Now for some tips on how to receive Our Lord reverently and properly. When kneeling to receive Holy Communion, you are a lot lower than the priest, (especially a tall priest) who is standing. Do not bow your head! He must be able to see your mouth in order to place the Host on your tongue! As the priest approaches, tilt your head back slightly, open your mouth, stick out your tongue to the end of your lower lip, and keep still. Those who keep their mouth closed as the priest gives the Benediction have an unconscious tendency to then “help” the priest by quickly opening their mouth and moving their head forward (like a fish gulping a worm) or by making a lizard-like “licking” motion, both of which often result in the back of the priest’s thumb and/or forefinger getting coated with saliva. Yuck! Fortunately, it is mostly only the next “licker” who is affected by this, since the pads of the priest’s fingers, with which he picks up the next Host, remain dry! If you keep your eyes closed as you receive, both of those issues are completely eradicated. Some people seem to have a “shy” tongue, which, when the mouth is open, quivers at the back of their mouth. Fight against this or Father must put his fingers inside of your mouth to deposit the Host! Still others, though much rarer, “grasp” the Host with their lips and work it into their mouth bit by bit. This may result in any loose edges on the Host becoming Eucharistic crumbs falling to the floor to be trampled upon. As for how far to open your mouth, if the Host could fit in vertically rather than just through a horizontal “slot” you have you mouth just about right. Finally, keep your hands below the rail, not folded under your chin where they will interfere with the use of the paten, and do not rest your elbows or forearms on the rail. Grasping the rail to assist in getting down or up is perfectly acceptable, though.
Feel free to save these bulletins to help your friends, family, neighbors and coworkers whom you are consistently inviting to assist at the TLM for their first time so that they will know what to do and what to expect. (You are doing that, aren’t you?)
With prayers for your holiness,
Fr. Edwin Palka
From the Pastor: Still more on gestures and postures at Mass
I left off last week explaining some of the gestures the congregation makes at Mass. Continuing along this line of helpful suggestions (again, very little is actually mandated by the rubrics, but there are traditional customs to follow). I already mentioned following the altar boys’ gestures of making the sign of the cross and beating the breast. You may also follow them when they, using the right thumb and with an open palm, make three small crosses, one each on their forehead, lips and breast before the Gospels are proclaimed. (I mention Gospels in the plural, since there is the one read shortly after the Epistle as well as what is called the Final Gospel at the end of Mass. In addition, in most parishes you may hear the priest read both the Epistle and Gospel a second time in the vernacular language, during which the postures and gestures are the same as when they were first read in Latin.) It is also quite appropriate for the congregation to join the priest and servers with head bows at the Holy Names of Jesus, Mary and the Saint(s) of the day. If there is an Asperges before the Missa Cantata, the people stand and, bowing, make the sign of the cross as they are sprinkled. Another place for standing and bowing is during the incensations. When the thurifer approaches and bows, you bow in return and then sit after you he incenses you.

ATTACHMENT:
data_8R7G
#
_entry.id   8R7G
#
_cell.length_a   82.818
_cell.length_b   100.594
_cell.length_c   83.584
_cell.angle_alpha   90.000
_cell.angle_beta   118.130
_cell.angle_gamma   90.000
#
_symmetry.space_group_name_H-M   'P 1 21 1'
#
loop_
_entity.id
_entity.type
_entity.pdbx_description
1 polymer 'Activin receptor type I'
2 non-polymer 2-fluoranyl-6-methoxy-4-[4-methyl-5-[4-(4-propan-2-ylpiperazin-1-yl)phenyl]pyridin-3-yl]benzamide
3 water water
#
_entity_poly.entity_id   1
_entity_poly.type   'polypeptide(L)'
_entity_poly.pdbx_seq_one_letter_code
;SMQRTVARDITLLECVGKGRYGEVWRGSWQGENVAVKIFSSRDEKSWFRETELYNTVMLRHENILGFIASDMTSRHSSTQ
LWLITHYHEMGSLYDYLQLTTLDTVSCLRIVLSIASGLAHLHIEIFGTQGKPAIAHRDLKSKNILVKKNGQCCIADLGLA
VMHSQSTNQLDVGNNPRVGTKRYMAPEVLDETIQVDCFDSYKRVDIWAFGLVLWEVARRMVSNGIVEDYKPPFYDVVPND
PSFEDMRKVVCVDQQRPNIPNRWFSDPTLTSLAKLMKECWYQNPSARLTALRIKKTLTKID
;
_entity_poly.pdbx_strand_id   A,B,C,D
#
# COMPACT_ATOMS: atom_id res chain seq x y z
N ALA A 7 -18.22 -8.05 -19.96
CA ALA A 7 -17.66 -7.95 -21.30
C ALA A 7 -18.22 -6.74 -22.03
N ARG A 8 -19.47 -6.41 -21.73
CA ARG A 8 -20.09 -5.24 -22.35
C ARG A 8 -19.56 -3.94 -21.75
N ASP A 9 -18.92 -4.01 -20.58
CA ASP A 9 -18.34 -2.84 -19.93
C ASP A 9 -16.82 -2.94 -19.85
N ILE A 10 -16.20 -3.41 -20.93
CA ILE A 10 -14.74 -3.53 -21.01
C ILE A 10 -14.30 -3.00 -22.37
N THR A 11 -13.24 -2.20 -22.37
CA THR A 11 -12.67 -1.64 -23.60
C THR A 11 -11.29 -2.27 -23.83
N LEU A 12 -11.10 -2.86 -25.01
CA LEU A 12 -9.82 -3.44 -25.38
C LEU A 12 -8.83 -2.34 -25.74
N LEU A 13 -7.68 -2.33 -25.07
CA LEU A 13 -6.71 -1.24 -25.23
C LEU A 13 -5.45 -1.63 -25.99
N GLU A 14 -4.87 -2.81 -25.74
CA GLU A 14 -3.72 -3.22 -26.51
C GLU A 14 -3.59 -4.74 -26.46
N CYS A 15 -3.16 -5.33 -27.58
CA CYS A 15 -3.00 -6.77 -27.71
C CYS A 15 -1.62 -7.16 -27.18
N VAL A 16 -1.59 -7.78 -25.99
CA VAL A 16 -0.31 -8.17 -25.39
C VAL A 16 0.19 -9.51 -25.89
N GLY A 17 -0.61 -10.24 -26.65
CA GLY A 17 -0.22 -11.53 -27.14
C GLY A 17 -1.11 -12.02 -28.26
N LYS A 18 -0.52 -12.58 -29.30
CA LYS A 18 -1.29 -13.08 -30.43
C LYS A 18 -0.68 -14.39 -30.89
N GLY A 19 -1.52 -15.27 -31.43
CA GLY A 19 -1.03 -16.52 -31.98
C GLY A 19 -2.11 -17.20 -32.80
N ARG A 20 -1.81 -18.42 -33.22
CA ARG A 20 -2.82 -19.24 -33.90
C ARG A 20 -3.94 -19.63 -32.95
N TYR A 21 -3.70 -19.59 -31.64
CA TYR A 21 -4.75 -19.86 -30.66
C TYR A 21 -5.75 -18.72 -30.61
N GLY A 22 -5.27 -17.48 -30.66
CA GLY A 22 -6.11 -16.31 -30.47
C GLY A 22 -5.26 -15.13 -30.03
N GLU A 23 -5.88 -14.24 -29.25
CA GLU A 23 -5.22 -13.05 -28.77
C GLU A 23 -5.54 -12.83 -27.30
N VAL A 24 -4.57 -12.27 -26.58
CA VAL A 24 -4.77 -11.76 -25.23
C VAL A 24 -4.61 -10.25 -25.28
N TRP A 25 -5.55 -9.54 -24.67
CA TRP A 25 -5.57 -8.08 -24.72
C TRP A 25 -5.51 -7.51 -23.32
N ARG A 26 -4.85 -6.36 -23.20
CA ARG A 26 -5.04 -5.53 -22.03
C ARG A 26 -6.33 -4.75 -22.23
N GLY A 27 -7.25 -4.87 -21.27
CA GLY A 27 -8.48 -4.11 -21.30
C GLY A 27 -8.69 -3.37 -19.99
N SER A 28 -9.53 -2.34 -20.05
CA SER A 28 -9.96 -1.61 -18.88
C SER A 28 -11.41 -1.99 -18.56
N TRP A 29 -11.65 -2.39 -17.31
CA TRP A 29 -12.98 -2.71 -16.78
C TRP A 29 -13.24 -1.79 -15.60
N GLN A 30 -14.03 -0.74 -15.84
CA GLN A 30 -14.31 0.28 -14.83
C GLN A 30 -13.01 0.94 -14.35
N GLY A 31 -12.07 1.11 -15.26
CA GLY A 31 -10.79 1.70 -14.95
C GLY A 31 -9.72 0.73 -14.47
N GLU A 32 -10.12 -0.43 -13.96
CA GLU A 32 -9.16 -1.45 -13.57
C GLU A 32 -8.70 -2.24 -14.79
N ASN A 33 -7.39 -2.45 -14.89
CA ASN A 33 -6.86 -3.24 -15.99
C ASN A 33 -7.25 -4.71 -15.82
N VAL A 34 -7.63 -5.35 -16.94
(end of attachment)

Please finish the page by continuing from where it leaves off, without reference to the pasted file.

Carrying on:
Our parish’s local tradition is that at the low Mass, nobody in the congregation says a word throughout the entire Mass. Not a peep. Not even an “amen” at communion (there is no “amen” at this point in the high Mass, either). They do not join in the prayers at the foot of the altar before Mass but they do join in the prayers after Mass (Hail Mary, Saint Michael, etc.). Most, but not all, parishes will have such silent low Masses. Some, though, will have what they call a “dialogue” Mass, where the people answer the priest along with the altar boys. That is why you will occasionally hear a visitor blurt out “Ad Deum qui laetificat iuventutem meam” before realizing that nobody else is joining in with them. If they came with a large family, it may take a few responses before they finally figure out that it is only their own voices they hear! Even though they normally will remain silent after that, they may, out of sheer habit, still not be able to hold back an occasional “Et cum spiritu tuo” to my “Dominus vobiscum.”
This is good for you to know because we do the opposite at our sung Masses, where the people are welcome to sing/chant along with the schola if they are capable of doing so. That is not the case everywhere, so you may be the visitor chanting the Kyrie before you realize that the rest of the congregation is silent, and only the schola and you are chanting! Now, before you start singing along with our schola, please note that good manners are essential for congregational singing. Those who sing should show restraint in volume, and not sing over the choir. If you sing, you must be confident enough to literally stand out in a crowd. Last week I mentioned that those who join in the singing/chanting of the Mass remain standing while they sing, even if the priest, servers and their spouse kneel or sit. (Remember what I wrote about genuflecting at the Creed?) For instance, if you are singing the Sanctus along with the choir, you remain standing while you sing, even though your wife and kids may be kneeling. (And, yes, I assumed that the man was the one singing, as traditionally all Catholic choirs were composed of males only, often separated into boys choirs and men's choirs. Guys, it is manly to chant the Mass!) Singers, whether in choir or not, do not normally kneel while singing the Mass. Uniformity? Who said we need complete uniformity?